Marine Vet Lawmaker Tells Military to Question the Orders They're Given by Trump

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Rep. Seth Moulton, D-Mass., asks a question of Budget Director Mick Mulvaney during a the House Budget Committee hearing, Feb. 14, 2018, on Capitol Hill in Washington. (Jacquelyn Martin/AP Photo)
Rep. Seth Moulton, D-Mass., asks a question of Budget Director Mick Mulvaney during a the House Budget Committee hearing, Feb. 14, 2018, on Capitol Hill in Washington. (Jacquelyn Martin/AP Photo)

A lawmaker who earned the Bronze Star during combat in Iraq as a Marine officer is denouncing President Donald Trump's foreign policy as "rudderless," and calling on active-duty military officers to question the orders they're getting from the commander in chief and refuse to follow them if they're not lawful.

Rep. Seth Moulton, a Massachusetts Democrat and former presidential candidate who ended his White House bid in August, made the remarks in a speech at the Atlantic Council on Thursday, a day after Trump triumphantly addressed the nation and announced that Iran seemed to be backing down from hostilities.

On Jan. 3, a U.S. MQ-9 Reaper drone executed a deadly airstrike on Iranian Quds Force commander Maj. Gen. Qasem Soleimani; Iran retaliated Jan. 7 with a ballistic missile assault on two Iraqi bases that damaged equipment and buildings but did not harm U.S. or Iraqi troops.

Moulton called for Trump to declassify and release the legal notification he sent to Congress regarding what officials have called an "imminent attack" planned by Soleimani that necessitated his assassination.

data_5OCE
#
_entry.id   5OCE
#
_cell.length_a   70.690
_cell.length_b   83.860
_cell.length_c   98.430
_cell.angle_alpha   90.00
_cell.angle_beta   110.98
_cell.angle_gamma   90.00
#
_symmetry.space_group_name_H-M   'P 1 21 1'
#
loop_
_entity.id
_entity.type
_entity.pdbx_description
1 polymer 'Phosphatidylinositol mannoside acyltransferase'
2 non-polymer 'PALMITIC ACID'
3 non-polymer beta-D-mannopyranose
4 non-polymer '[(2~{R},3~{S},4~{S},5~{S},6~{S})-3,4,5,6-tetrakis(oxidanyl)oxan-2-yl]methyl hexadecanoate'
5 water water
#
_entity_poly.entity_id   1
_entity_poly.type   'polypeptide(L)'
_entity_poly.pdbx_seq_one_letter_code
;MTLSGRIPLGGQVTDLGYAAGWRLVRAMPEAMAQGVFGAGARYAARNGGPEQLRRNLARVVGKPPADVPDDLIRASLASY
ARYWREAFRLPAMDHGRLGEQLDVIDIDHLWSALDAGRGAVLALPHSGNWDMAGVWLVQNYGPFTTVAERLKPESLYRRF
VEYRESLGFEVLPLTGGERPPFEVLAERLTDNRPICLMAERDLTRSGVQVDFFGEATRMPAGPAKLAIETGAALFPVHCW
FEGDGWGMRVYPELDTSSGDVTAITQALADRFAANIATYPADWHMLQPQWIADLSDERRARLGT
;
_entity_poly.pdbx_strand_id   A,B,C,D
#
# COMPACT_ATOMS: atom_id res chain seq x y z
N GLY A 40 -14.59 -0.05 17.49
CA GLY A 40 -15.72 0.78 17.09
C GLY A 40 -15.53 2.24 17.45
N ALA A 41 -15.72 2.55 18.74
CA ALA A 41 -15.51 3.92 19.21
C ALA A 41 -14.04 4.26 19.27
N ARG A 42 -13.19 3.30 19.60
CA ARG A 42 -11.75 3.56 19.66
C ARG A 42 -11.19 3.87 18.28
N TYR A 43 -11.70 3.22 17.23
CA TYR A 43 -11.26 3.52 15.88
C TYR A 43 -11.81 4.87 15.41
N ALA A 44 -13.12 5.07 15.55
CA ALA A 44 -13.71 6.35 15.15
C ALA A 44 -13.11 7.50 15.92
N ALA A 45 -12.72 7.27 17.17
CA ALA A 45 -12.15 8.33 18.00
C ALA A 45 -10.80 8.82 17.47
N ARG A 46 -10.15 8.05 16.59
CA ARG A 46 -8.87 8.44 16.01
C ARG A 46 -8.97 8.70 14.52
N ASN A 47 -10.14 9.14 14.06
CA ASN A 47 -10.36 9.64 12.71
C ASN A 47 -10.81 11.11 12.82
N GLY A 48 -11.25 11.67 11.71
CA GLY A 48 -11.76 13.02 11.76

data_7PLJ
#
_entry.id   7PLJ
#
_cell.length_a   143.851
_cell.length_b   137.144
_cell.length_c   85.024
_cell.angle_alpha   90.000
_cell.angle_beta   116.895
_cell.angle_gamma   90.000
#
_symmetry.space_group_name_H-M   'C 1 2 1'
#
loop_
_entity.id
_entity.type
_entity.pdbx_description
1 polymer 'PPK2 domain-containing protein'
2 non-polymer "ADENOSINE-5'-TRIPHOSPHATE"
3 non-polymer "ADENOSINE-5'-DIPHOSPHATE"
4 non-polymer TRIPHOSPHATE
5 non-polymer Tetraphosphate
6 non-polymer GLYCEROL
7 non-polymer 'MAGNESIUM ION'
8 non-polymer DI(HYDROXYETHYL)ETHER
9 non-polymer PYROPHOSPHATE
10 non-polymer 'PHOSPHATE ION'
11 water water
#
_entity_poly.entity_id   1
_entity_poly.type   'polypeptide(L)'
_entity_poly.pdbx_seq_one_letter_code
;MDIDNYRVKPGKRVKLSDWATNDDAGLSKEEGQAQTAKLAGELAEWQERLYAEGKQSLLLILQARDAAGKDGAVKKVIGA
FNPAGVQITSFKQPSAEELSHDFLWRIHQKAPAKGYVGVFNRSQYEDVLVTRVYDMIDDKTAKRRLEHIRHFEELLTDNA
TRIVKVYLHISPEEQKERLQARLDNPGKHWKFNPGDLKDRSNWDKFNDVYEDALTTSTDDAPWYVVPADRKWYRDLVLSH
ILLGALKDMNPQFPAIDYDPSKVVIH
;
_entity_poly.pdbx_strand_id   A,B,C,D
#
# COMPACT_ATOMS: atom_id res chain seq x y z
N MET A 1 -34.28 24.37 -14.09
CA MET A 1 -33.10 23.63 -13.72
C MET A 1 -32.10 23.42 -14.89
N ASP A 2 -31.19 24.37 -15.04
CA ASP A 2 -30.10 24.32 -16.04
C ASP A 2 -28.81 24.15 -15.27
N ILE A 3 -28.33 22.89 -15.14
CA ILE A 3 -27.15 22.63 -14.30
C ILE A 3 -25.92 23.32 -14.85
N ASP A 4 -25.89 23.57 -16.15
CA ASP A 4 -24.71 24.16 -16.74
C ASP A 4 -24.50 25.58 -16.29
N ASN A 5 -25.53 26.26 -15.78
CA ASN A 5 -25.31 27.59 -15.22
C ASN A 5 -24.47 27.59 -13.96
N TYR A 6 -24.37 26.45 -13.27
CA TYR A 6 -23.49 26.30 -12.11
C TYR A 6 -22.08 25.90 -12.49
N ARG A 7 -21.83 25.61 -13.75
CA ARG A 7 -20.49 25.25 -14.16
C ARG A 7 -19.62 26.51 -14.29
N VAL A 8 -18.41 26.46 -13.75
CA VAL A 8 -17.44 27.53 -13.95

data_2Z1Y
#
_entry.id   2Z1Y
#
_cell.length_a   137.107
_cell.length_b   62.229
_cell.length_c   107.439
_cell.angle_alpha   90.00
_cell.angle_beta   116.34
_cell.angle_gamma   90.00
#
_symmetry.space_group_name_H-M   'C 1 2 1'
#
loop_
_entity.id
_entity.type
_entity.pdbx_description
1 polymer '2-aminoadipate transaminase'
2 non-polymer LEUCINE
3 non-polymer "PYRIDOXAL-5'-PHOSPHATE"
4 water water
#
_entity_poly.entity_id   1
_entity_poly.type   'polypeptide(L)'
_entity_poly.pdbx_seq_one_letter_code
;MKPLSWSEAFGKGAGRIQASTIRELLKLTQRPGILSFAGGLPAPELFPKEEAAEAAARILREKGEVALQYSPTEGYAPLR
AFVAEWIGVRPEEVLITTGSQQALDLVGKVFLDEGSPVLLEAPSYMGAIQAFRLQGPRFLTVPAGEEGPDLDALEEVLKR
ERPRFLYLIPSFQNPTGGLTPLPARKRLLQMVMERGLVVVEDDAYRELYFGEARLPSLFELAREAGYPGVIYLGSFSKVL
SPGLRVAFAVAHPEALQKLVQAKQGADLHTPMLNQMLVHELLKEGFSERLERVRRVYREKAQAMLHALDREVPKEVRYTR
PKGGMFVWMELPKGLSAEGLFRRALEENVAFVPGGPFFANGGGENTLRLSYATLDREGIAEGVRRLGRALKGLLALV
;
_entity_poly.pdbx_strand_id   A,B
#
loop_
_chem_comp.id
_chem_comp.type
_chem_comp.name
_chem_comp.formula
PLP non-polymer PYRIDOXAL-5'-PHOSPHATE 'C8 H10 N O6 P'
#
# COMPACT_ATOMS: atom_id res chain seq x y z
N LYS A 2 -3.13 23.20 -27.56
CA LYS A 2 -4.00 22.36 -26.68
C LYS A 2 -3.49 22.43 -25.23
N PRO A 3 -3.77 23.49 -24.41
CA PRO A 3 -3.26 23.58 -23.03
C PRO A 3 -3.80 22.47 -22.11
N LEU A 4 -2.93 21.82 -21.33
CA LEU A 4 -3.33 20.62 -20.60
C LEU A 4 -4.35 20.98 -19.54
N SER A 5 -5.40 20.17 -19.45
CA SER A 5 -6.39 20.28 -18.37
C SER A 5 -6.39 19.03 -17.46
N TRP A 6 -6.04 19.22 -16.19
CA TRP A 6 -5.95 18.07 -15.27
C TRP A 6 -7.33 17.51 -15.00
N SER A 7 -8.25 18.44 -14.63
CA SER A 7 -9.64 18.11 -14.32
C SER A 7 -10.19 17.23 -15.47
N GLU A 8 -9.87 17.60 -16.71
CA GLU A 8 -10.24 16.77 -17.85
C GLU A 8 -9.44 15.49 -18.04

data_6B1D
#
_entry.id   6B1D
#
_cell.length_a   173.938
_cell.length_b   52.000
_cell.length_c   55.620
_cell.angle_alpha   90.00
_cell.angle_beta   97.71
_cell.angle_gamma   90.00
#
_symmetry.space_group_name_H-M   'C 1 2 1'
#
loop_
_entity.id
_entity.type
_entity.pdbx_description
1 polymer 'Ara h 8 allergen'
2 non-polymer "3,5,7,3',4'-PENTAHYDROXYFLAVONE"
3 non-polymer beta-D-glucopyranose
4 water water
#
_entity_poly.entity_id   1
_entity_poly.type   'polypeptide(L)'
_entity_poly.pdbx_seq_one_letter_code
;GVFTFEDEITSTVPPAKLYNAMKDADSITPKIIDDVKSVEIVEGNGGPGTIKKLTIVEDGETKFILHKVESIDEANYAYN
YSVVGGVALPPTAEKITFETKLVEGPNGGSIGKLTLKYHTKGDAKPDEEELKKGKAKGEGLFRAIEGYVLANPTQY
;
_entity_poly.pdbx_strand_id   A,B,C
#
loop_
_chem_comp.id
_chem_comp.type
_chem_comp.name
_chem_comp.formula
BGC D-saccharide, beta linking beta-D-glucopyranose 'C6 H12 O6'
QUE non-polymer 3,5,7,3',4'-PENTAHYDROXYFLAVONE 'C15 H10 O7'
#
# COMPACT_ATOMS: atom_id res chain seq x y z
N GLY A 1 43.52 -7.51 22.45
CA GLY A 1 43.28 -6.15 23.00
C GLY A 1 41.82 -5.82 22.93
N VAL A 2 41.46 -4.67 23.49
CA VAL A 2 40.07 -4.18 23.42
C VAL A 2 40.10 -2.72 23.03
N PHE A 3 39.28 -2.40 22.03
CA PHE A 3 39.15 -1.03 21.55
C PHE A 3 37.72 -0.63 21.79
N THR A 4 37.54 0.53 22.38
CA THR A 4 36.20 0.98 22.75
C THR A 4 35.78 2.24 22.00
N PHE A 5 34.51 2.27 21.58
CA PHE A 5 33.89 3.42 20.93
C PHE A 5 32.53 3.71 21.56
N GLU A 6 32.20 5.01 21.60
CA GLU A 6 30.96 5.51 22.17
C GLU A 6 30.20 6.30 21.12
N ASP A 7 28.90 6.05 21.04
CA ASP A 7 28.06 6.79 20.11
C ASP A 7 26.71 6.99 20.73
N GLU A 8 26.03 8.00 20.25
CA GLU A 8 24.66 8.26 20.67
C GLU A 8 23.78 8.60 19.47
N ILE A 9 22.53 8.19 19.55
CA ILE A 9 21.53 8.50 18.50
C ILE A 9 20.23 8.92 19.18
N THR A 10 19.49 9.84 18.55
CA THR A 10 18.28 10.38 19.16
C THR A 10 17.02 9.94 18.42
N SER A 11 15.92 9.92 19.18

Related: Iran Fully Planned to Kill US Troops In Missile Attacks, Top General Says

"If there is intelligence that shows this strike prevented a new and imminent threat to Americans, I have yet to see it," Moulton said, according to prepared remarks. " ... I fought in a war a president started because of cooked and false intelligence; we cannot let this Administration repeat that mistake."

The Pentagon has joined the White House in describing the purported attack plan as "imminent;" Defense Secretary Mark Esper told reporters it was accurate to describe it as days away at the time of Soleimani's death.

Moulton, a longtime outspoken critic of Trump's policies and decisions, has publicly voiced concerns with the decision to kill Soleimani in the days following his death, saying the consequences of the strike were unclear.

"I do not mourn for this man who is directly responsible for some 600 American deaths in Iraq -- a few of whom were my friends," Moulton said in his Atlantic Council Speech. "But it is not that simple. It was telling, that of every fellow veteran who texted me the night he was killed, not one celebrated his death -- though they too, I'm sure, would much rather him dead than alive. They said, 'What the hell is going on here?' And, 'Please tell me there's a plan.' Sadly, I've seen no evidence that there is."

Iran, he added, is unlikely to let a "zero-casualty ballistic missile strike" settle the score between the two countries.

The Trump administration needs to develop a clear policy regarding Iran, and to refocus on the greatest foreign threats to the nation, including China, Moulton said.

"And for those members of our military in the chain of command, here in Washington or overseas -- look very carefully at every order given to you by this president," Moulton said. "It is our duty to make sure everything done in the name of the United States military is lawful; and that burden falls on us. ... We have an opportunity to call on our military officers around the world to bring new scrutiny to their sworn oath to obey lawful orders, and only lawful orders."

The issue of lawful orders came to the fore this month when Trump threatened to destroy Iranian cultural sites if the country escalated the conflict, an act that would fall afoul of international law. The president ultimately backed down from those threats, and Esper said the U.S. military would not commit such an act and did not expect to be ordered to do so.

Moulton, who voted to impeach Trump in December, served in the Marine Corps from 2001 to 2008. He assumed office in January 2015.

-- Hope Hodge Seck can be reached at hope.seck@military.com. Follow her on Twitter at @HopeSeck.

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